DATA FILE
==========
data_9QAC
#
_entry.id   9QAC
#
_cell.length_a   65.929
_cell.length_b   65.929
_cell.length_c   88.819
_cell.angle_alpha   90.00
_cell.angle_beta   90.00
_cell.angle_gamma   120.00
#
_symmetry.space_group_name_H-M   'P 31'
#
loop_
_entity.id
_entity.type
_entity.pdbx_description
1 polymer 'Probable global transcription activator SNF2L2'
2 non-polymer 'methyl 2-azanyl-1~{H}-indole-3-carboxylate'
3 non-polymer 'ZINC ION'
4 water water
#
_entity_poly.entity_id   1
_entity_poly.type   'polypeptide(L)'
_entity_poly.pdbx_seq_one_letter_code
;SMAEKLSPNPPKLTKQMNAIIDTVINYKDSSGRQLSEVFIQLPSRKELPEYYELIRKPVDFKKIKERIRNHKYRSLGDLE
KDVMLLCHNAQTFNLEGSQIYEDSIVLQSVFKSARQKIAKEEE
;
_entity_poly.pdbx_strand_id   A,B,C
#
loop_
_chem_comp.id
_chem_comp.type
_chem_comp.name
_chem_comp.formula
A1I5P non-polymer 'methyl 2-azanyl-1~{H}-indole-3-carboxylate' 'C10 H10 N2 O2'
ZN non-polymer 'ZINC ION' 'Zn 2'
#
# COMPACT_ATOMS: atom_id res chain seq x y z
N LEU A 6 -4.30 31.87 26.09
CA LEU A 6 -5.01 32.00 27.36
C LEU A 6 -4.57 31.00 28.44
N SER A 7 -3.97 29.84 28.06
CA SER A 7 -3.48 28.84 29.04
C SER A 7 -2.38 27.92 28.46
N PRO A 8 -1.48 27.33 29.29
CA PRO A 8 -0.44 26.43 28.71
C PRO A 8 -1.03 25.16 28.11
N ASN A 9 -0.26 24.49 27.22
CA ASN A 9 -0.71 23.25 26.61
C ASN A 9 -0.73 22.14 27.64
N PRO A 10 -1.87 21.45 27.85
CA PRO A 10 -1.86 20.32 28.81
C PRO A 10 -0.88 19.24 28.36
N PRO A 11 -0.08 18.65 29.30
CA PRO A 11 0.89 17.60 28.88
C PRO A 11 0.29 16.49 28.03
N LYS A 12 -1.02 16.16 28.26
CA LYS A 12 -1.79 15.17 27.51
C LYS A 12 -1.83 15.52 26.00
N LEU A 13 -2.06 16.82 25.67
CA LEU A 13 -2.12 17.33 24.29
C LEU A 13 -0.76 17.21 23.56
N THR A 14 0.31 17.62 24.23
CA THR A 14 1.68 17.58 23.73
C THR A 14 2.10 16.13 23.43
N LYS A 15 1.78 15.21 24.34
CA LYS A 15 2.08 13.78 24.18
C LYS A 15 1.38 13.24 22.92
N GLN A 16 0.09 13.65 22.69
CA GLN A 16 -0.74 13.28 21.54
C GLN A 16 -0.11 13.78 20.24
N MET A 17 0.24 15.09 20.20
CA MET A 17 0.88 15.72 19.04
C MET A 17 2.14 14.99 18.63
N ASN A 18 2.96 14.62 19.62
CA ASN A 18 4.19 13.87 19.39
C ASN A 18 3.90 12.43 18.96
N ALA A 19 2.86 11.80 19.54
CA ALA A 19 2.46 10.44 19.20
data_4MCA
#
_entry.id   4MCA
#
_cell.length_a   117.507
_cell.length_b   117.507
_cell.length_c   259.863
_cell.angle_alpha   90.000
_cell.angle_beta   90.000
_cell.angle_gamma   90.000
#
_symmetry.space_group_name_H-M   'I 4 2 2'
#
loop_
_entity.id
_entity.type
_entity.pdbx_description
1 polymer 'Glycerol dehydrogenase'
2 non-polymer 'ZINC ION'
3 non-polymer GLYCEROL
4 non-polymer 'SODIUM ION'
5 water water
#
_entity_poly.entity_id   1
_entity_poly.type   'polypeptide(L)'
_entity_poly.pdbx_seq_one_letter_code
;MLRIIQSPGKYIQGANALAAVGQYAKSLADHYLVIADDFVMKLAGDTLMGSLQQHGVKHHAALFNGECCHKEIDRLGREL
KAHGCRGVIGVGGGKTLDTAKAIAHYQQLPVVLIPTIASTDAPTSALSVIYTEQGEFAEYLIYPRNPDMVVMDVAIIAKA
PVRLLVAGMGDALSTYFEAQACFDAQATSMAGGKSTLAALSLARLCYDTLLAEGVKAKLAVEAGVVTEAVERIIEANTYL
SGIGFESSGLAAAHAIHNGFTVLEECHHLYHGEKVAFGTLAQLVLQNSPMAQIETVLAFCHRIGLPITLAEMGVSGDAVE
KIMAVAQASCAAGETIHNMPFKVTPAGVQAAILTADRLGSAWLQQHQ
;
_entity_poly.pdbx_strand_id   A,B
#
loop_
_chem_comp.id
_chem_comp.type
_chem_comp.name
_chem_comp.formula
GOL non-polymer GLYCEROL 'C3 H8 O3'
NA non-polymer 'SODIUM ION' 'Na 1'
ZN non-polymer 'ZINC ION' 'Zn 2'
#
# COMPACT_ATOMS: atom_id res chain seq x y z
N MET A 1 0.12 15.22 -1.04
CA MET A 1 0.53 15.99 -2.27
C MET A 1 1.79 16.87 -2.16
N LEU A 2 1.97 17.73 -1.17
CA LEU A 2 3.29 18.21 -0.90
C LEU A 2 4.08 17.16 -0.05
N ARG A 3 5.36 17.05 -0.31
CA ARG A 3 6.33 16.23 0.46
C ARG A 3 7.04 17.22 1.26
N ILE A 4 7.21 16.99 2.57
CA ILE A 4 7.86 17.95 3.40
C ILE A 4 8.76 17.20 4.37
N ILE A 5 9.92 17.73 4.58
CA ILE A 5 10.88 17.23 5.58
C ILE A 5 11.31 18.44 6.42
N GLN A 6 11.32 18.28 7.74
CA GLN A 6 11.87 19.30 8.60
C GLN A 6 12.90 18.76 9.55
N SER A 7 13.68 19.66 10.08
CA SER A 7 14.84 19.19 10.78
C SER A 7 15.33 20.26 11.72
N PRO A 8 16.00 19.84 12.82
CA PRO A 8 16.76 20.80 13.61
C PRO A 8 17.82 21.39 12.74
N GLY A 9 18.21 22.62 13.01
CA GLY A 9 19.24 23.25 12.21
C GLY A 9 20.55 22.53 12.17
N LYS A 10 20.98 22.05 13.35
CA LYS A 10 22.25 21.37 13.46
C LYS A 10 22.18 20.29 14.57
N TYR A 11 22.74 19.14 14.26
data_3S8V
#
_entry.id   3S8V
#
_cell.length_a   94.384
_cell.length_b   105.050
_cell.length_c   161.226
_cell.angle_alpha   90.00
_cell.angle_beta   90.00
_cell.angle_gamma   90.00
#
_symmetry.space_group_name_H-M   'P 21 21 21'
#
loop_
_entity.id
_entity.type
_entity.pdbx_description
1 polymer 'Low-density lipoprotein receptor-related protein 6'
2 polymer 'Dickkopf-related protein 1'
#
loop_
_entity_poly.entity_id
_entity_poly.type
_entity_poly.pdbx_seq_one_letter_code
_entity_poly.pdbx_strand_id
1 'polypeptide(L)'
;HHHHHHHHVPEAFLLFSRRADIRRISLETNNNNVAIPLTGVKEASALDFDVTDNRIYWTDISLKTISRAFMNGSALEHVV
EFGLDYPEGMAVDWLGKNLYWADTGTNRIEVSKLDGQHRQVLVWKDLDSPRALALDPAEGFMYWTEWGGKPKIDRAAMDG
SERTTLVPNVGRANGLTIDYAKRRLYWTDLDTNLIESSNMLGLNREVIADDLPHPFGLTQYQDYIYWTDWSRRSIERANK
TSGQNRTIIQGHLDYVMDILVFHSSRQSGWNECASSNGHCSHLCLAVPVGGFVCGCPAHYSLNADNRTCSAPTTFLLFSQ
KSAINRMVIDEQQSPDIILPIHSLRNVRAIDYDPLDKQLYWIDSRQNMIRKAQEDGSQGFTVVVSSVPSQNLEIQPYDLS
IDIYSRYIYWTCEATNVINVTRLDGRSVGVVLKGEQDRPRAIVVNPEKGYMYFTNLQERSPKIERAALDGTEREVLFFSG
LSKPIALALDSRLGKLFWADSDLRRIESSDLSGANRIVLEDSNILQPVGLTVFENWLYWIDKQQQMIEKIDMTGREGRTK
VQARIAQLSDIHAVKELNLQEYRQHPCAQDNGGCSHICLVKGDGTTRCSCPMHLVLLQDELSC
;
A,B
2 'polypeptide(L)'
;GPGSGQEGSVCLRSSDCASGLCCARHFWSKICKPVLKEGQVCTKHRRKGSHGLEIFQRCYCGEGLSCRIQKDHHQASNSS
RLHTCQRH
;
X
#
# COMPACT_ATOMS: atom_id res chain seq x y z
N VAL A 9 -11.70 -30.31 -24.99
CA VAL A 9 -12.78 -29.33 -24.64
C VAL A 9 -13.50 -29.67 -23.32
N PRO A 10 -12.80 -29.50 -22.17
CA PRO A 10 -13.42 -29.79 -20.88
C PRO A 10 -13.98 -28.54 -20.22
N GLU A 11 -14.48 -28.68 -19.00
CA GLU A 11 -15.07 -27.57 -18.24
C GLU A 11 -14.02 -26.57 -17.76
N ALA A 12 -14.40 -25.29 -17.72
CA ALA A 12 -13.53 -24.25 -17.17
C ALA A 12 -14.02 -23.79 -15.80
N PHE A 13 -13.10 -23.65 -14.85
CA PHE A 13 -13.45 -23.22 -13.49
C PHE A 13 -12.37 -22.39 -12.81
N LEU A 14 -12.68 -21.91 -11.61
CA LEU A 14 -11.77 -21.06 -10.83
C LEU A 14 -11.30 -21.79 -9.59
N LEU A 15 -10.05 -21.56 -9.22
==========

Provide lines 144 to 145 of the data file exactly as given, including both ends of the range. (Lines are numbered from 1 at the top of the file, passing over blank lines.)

CA SER A 7 14.84 19.19 10.78
C SER A 7 15.33 20.26 11.72